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Digital storage explained


If you've ever found out that an email wouldn't go through because the attachment was "too big", or if your iPod ever got full, or the memory card on your digital camera was used up, you know that digital information has a physical size. But without a reference point, what is "too big" or "too much?"

Let's ignore "memory" or "bandwidth" or other such concepts for now and focus on digital storage. The smallest unit of measurement, for practical purposes, in a digital file is called a "byte". And even that is really too small to use.

A kilobyte is 1,000 bytes. Most files can be measured as in kilobytes. For example, the Word document that you just wrote is probably about 200 kilobytes. A kilobyte is usually just called a "K".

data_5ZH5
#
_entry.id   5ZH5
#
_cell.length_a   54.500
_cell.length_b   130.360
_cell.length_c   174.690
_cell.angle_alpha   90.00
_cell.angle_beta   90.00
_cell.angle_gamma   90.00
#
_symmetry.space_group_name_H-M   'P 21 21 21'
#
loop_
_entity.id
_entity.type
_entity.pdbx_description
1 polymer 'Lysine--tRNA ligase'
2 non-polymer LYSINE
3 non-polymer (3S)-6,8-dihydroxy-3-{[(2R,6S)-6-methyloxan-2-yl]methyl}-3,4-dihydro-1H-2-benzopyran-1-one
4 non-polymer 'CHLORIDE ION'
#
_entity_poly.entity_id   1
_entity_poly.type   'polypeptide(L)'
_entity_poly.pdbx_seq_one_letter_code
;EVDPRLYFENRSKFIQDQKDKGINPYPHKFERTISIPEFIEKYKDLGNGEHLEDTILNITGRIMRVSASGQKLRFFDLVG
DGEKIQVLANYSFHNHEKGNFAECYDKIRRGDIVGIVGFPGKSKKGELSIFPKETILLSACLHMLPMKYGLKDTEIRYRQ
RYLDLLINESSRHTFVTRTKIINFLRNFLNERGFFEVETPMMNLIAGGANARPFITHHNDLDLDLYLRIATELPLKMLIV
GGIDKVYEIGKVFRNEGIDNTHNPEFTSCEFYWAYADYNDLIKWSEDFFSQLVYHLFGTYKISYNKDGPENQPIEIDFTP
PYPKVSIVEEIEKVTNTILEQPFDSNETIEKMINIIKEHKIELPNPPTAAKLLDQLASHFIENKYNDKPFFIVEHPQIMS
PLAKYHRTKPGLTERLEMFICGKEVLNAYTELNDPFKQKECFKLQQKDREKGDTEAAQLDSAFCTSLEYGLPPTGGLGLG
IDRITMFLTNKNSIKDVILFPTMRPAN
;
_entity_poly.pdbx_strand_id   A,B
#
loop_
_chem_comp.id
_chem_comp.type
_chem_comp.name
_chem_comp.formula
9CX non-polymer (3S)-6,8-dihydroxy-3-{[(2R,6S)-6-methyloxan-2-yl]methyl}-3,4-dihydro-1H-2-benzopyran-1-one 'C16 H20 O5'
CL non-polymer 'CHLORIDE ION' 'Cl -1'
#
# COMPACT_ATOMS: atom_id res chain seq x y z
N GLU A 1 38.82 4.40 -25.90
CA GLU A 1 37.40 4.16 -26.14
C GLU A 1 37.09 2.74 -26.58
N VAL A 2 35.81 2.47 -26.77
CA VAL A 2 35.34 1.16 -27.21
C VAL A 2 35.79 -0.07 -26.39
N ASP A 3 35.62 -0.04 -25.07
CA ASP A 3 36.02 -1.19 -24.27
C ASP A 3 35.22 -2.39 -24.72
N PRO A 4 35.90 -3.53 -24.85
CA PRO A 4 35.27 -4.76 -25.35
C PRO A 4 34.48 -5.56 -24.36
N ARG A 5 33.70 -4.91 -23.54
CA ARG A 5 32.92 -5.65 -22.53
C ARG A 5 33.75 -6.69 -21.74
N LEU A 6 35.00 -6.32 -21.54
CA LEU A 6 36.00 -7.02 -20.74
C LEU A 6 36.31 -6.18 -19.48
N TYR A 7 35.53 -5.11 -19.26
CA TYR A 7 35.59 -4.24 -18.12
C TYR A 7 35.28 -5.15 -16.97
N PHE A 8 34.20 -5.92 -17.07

A megabyte is 1,000 times more than a "K". You see it abbreviated as "MB". Audio and video files are much bigger than text files so they are measured in Megabytes

A gigabyte is 1,000 time more than a "MB". This is used to measure storage and large video files. It's usually just called a "Gig", or "G".

I won't go on and on with various trivia and other file sizes. That's what makes this all so confusing. As of this writing, in 2010, Kilobyte, Megabyte and Gigabyte is all you have to know.